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Producing Realistic Images with High Dynamic Range (Part 1 - Part 2 - Part 3 - Part 4)

Bracketing your shots

Most digital cameras have a feature called Automatic Exposure Bracketing (AEB). AEB is used to take a series of shots of the same scene in various exposure settings. Here are some guidelines on how to use AEB for optimizing images and creating a camera curve profile:

  • Preferably, mount your camera on a rock-steady tripod to minimize camera shake.

  • Set the camera to the Aperture Priority mode. In Aperture Priority mode, you will manually identify the aperture opening and let the camera automatically set the shutter settings. You can also set the camera in Manual mode if you are confident with your photography skills and dislike too much automation. Use a fixed aperture opening and assign varied shutter settings. Take progressive shots with increasing or decreasing exposure values.

  • Turn on the Automatic Exposure Bracketing feature of your camera.

  • To produce a wide exposure difference among your shots, take your shots with at least +/- 1.0 Exposure Value (EV). If your camera can only apply less than +/- 1.0 EV, take more shots until you cover a wide range of exposure.
Three shots can produce good results for producing an optimized image. More shots may result in too much difference especially if you cannot make the camera steady enough. On the other hand, if you are creating and saving the camera curve profile, five or more is the recommended number of shots.

Applying HDR to Bracketed Images
High Dynamic Range is best applied on bracketed images. Bracketed images refer to progressive shots of a similar scene taken in various exposure settings. You can use your digital camera to perform automatic exposure bracketing. For guidelines on how to bracket your shots, read the section entitled “Bracketing Your Shots”.

Step One:
Open the images that were taken using various exposure settings. Use at least three images like the sample photos in this tutorial.

Sample images    

Supposing you are behind the camera while taking these sample photos. The vast dynamic range, the gap between the extreme brightness streaking from the outdoors to the dark tones from inside the room, may confuse the light metering sensors of your camera. The metering may show a balanced value but the resulting photos reflect over and under tones in certain portions. To produce a realistic photo, photographers traditionally use a camera filter called graduated neutral density filter, which has to be screwed on top of the camera lens. But with the High Dynamic Range feature, you no longer need to buy that camera filter.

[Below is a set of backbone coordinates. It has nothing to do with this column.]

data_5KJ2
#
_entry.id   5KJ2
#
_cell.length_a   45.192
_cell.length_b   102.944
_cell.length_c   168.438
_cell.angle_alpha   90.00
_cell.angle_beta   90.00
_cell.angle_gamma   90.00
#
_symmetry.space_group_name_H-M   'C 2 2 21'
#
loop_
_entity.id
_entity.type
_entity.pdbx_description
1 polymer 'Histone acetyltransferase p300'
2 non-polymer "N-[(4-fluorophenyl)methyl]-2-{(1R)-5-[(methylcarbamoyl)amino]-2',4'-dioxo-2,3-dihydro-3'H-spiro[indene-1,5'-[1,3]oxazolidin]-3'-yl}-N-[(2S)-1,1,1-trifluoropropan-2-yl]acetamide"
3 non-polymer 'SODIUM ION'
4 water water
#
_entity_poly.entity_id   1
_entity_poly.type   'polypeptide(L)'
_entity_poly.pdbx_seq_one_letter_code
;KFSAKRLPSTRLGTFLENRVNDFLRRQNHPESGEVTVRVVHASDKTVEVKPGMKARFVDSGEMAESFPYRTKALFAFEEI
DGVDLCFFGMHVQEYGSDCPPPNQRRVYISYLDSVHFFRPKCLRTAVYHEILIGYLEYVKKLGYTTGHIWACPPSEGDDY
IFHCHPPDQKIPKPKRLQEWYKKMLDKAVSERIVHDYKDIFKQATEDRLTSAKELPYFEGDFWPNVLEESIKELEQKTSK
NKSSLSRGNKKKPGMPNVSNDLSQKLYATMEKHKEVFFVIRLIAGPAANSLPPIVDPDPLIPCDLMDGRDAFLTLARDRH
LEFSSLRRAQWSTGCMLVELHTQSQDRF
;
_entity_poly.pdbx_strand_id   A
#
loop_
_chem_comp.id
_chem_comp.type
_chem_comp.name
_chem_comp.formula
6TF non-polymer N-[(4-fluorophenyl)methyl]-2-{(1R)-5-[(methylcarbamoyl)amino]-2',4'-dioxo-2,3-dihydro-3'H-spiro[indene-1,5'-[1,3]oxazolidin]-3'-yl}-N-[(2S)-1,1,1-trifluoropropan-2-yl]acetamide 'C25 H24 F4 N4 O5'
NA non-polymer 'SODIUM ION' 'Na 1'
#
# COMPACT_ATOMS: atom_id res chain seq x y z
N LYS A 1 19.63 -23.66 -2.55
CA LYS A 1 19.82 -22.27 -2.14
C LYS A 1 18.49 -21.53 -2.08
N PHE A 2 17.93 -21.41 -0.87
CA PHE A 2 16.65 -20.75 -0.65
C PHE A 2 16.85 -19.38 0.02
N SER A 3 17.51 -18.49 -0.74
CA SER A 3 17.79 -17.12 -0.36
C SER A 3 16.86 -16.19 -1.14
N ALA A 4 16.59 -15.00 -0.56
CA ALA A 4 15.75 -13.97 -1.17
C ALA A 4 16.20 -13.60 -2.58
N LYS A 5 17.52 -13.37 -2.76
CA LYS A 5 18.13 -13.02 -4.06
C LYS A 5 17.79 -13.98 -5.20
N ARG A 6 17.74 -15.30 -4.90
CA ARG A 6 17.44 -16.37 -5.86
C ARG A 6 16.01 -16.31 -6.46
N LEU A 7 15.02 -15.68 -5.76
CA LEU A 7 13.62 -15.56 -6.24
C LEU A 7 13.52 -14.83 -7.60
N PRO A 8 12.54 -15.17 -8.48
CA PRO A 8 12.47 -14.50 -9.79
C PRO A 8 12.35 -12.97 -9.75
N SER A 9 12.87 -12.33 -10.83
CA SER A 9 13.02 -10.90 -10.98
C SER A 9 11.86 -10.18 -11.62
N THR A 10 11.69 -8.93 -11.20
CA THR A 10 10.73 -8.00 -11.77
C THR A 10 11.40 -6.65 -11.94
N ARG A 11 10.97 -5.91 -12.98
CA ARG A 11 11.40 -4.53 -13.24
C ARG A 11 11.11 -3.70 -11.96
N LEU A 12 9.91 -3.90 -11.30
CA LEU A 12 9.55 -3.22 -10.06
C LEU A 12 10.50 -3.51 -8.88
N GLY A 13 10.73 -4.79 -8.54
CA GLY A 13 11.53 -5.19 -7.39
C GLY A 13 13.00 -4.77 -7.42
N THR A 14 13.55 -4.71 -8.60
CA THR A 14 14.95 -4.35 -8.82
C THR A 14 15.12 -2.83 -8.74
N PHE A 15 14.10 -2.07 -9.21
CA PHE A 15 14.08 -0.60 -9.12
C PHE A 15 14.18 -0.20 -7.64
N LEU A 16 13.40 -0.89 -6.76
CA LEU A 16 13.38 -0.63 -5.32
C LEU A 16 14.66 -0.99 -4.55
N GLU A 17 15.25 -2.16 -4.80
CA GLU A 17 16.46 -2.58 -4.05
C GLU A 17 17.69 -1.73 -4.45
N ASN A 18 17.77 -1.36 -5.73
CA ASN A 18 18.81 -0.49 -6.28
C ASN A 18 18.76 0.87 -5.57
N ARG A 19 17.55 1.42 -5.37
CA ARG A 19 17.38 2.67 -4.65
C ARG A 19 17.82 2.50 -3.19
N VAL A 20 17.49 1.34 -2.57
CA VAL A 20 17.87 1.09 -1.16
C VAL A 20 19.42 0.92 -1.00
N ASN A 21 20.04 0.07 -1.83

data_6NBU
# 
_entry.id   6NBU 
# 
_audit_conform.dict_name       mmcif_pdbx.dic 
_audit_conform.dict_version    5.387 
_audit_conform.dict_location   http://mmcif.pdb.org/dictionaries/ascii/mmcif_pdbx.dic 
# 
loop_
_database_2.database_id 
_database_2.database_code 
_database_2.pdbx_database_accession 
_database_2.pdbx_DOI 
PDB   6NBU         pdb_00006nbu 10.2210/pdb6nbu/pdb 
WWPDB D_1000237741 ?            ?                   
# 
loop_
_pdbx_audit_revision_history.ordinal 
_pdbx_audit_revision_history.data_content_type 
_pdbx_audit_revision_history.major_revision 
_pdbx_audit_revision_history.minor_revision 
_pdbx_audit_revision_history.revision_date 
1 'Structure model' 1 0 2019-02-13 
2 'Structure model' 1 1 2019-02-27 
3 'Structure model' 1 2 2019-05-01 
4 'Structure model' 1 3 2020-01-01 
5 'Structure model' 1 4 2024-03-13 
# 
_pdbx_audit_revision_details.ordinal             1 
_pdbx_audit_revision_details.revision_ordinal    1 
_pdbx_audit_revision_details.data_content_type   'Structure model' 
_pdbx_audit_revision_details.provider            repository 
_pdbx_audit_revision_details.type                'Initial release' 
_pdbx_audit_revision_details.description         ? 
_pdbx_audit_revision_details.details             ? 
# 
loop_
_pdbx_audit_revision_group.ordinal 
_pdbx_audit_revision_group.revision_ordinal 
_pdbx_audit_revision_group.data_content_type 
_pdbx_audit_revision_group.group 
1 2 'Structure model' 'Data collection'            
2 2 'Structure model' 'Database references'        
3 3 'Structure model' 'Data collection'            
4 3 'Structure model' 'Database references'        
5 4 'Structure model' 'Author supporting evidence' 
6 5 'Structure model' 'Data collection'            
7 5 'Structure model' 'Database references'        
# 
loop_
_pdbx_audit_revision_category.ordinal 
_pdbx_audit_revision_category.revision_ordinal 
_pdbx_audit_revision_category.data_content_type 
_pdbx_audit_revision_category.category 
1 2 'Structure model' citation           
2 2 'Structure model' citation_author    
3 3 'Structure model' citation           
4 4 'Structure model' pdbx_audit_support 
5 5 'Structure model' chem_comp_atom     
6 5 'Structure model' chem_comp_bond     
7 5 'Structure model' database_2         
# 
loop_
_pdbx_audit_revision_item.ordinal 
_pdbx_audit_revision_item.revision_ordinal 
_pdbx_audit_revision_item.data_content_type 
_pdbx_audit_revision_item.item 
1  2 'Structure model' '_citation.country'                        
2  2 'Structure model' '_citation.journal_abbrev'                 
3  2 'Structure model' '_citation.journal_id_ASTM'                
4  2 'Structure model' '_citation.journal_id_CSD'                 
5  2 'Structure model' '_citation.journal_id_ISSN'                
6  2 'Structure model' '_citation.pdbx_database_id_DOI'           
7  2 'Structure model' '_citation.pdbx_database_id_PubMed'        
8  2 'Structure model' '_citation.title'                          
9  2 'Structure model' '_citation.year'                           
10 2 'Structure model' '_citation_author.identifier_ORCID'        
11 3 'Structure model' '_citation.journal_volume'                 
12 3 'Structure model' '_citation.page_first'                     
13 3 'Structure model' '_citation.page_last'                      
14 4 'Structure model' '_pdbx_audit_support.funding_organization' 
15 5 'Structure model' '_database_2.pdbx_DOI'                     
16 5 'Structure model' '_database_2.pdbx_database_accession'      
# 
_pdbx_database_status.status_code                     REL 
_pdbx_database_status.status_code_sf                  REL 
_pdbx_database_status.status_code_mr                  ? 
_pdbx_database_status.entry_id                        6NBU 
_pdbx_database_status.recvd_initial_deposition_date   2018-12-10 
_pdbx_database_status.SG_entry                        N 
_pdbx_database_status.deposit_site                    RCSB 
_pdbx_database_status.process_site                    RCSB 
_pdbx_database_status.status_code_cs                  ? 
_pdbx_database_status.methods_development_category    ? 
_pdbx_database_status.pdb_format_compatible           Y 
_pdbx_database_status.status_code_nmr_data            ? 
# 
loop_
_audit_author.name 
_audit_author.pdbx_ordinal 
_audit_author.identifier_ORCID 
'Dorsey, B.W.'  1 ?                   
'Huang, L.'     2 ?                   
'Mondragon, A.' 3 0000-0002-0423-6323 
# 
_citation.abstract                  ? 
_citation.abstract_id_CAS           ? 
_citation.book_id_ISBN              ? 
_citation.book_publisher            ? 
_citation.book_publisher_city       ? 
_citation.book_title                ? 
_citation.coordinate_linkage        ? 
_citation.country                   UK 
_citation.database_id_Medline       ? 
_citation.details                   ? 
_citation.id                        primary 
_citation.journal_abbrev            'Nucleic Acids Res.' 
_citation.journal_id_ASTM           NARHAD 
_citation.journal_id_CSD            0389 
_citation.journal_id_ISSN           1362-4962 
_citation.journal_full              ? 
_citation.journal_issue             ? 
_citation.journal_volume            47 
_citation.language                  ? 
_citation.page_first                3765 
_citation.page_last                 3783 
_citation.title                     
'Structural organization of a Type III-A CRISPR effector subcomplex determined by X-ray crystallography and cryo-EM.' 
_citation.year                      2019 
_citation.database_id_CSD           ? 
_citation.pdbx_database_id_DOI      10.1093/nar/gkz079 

Step Two:
Select Format: High Dynamic Range.

Step Three:
Select Registration to allow the program to fix the registration of the loaded pictures. This is particularly useful for pictures taken without the aid of a tripod. However, it is highly recommended that you use a tripod to minimize camera shake. Select Auto crop after registration to merge images and automatically remove excess spaces. Click Preview to see the superimposed image in the Preview Pane. This image is merely a preview for you to check the registration and is not a preview of the HDR image.

Note: You will be prompted to remove images with identical exposure settings. In the Image List Panel, select one of the identical thumbnail images then click to remove it.

Step Four:
Select Auto Generate from the Camera curve profile to create an accurate camera response curve based on this set of images.

Step Five:
Click Compose to create the HDR image. This takes you to the Optimization tab where the HDR image is shown in the Preview Pane.

Step Six:
You can adjust the Coarse contrast setting from -100 to 100. But for the composite image in this tutorial, applying a value of 48 results in a more realistic image. The coarse contrast value determines the overall contrast setting. Details, on the other hand, allows you to make individual Highlight, Midtone or Shadow adjustments to bring out finer details in the light, midtone, or dark areas in the image.

Step Seven:
Click Save HDR Image to save the HDR image for future use. This opens the Save As dialog box which allows you to save the image in a destination folder in the .HDR format. Should you need to access this saved HDR file in the future, click Open HDR Image to browse for the image.

(Part 1 - Part 2 - Part 3 - Part 4)

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